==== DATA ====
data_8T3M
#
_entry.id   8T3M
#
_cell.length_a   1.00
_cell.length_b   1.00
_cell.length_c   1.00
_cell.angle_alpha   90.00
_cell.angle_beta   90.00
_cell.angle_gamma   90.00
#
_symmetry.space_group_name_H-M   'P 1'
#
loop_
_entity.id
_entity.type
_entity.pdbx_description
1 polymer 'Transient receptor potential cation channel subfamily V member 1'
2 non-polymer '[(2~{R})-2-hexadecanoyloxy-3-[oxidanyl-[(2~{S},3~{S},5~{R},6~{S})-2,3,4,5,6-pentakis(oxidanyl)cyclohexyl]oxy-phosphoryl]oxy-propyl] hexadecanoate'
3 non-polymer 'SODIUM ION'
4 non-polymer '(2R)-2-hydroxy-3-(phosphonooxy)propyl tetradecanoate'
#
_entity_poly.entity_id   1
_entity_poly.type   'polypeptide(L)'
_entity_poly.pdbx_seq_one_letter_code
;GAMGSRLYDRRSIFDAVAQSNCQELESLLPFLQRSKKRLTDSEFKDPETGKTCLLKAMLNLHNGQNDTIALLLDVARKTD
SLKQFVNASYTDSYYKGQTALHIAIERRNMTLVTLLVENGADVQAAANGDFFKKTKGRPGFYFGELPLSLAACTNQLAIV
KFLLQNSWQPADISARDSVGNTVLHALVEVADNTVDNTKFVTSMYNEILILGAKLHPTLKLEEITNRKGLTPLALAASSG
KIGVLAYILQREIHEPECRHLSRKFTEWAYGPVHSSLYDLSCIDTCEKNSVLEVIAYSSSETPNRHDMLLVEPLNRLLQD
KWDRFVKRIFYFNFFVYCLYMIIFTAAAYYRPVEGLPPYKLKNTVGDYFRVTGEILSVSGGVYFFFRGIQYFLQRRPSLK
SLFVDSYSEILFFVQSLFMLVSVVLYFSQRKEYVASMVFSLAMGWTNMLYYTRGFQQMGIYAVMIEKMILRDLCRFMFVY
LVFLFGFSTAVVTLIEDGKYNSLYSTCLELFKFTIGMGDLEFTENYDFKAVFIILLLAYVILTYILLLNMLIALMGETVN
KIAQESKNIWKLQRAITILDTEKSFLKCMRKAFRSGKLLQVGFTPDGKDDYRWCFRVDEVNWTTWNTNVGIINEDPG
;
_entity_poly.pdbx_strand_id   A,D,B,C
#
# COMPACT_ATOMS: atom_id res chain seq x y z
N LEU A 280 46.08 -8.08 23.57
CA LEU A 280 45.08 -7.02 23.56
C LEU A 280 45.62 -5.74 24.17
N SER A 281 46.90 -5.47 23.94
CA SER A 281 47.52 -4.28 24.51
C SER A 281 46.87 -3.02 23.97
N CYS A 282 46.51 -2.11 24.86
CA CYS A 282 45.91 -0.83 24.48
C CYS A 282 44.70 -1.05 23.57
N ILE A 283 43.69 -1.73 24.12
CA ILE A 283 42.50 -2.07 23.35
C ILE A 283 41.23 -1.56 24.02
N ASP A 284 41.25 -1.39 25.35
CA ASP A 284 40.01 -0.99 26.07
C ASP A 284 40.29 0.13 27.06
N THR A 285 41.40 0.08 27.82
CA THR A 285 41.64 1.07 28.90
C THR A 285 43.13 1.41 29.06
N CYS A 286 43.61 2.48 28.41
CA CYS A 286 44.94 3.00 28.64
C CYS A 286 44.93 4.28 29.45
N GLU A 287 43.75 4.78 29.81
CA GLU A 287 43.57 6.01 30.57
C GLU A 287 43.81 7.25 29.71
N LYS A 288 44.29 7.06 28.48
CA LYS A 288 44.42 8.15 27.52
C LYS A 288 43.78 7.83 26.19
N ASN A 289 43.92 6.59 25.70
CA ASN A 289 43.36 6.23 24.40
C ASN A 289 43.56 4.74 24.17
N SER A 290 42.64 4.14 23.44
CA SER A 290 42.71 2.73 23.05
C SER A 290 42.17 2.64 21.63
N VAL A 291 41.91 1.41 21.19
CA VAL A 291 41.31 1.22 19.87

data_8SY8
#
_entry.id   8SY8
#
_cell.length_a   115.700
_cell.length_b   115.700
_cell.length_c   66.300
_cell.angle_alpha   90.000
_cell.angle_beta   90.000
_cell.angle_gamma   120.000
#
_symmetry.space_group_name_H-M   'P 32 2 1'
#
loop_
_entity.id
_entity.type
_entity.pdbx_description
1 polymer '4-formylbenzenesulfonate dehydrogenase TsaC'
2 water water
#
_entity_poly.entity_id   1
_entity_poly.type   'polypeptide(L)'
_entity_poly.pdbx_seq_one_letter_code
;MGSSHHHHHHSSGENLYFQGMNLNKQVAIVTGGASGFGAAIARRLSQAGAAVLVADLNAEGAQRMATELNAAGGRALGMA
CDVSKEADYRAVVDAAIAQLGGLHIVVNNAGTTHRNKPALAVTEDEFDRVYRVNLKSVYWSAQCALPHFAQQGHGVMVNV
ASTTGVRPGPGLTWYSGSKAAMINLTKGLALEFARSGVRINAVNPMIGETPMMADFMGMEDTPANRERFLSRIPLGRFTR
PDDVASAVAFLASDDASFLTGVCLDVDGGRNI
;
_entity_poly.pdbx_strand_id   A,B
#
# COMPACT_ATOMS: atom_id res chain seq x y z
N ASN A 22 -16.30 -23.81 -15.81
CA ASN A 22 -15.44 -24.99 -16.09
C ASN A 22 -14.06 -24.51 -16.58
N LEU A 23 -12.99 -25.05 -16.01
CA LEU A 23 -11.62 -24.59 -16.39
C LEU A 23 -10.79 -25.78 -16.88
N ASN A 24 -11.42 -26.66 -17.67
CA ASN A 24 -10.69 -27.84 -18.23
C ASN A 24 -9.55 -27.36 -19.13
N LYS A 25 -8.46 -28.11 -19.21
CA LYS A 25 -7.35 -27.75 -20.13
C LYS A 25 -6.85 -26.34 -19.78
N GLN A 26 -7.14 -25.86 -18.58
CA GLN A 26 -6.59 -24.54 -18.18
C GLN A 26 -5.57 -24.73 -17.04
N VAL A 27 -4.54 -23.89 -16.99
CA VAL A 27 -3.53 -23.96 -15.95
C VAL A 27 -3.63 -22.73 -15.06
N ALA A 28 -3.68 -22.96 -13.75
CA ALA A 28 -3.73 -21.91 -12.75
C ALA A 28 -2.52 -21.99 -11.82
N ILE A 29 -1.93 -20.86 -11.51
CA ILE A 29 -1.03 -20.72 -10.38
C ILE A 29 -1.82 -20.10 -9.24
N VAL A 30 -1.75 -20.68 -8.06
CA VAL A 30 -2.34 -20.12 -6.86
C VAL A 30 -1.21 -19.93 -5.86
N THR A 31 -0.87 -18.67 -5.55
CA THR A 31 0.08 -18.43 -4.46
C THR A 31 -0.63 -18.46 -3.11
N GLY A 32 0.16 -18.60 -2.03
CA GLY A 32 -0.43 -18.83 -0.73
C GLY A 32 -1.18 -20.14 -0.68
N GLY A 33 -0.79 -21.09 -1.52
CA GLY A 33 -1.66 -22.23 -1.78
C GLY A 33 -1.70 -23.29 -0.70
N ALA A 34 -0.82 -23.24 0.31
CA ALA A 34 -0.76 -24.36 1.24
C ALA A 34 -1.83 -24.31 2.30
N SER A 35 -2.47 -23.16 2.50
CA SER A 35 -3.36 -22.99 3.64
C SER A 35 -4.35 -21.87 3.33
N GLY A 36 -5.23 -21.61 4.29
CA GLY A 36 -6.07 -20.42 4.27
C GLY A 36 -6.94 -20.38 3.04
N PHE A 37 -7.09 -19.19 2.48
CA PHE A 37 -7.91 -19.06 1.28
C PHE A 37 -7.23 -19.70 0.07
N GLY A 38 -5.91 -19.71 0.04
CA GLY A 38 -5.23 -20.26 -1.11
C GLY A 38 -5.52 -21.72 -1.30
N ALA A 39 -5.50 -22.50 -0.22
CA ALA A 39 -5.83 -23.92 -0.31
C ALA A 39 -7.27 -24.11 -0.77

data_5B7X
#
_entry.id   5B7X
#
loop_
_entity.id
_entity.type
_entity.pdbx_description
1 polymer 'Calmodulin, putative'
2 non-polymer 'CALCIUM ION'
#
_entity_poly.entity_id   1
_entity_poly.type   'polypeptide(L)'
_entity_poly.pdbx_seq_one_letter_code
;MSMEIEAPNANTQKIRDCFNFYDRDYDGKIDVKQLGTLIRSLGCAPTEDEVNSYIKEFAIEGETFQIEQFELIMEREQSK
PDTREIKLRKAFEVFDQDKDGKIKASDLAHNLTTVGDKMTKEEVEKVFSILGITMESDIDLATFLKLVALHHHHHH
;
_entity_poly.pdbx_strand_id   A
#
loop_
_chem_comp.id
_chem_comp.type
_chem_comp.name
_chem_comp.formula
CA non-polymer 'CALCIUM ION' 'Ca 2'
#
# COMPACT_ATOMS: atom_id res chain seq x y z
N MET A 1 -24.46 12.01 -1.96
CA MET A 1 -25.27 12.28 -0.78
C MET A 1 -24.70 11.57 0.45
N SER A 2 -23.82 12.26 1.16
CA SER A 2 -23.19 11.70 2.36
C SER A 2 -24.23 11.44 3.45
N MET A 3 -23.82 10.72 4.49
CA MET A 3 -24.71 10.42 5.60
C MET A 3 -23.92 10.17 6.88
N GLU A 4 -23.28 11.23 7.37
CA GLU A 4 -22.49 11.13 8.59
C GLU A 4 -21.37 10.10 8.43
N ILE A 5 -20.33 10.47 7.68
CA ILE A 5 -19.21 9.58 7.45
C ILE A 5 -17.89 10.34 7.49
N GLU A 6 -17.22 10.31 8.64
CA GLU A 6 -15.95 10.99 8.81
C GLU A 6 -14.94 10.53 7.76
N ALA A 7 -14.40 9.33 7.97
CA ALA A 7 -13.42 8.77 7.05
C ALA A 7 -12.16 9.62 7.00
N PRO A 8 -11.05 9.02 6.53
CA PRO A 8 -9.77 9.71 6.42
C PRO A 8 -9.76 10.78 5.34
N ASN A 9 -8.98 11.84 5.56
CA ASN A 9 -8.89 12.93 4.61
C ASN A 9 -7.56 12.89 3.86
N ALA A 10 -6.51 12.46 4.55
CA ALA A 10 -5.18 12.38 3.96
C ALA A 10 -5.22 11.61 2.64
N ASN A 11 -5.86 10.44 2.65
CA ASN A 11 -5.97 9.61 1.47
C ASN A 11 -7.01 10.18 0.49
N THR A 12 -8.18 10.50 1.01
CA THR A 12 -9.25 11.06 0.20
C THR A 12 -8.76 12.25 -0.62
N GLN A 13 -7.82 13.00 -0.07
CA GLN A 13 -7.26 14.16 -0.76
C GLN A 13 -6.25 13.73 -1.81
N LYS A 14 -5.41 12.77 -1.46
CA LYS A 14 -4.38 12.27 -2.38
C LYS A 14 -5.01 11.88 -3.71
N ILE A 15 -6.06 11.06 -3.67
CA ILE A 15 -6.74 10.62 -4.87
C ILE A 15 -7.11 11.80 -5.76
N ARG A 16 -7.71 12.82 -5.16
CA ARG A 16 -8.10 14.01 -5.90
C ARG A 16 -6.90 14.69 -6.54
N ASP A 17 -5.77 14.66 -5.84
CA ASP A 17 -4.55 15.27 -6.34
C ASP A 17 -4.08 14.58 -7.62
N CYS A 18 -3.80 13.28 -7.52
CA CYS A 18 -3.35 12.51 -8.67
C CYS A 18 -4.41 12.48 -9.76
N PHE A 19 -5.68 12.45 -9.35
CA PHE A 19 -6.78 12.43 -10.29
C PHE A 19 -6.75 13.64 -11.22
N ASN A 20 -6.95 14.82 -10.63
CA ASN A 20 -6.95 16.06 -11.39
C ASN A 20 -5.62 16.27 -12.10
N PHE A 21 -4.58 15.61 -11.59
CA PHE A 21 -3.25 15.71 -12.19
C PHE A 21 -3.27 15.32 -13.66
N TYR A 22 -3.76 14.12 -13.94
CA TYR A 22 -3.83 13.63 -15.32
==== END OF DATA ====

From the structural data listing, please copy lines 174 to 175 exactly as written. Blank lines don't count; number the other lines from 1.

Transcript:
;
_entity_poly.pdbx_strand_id   A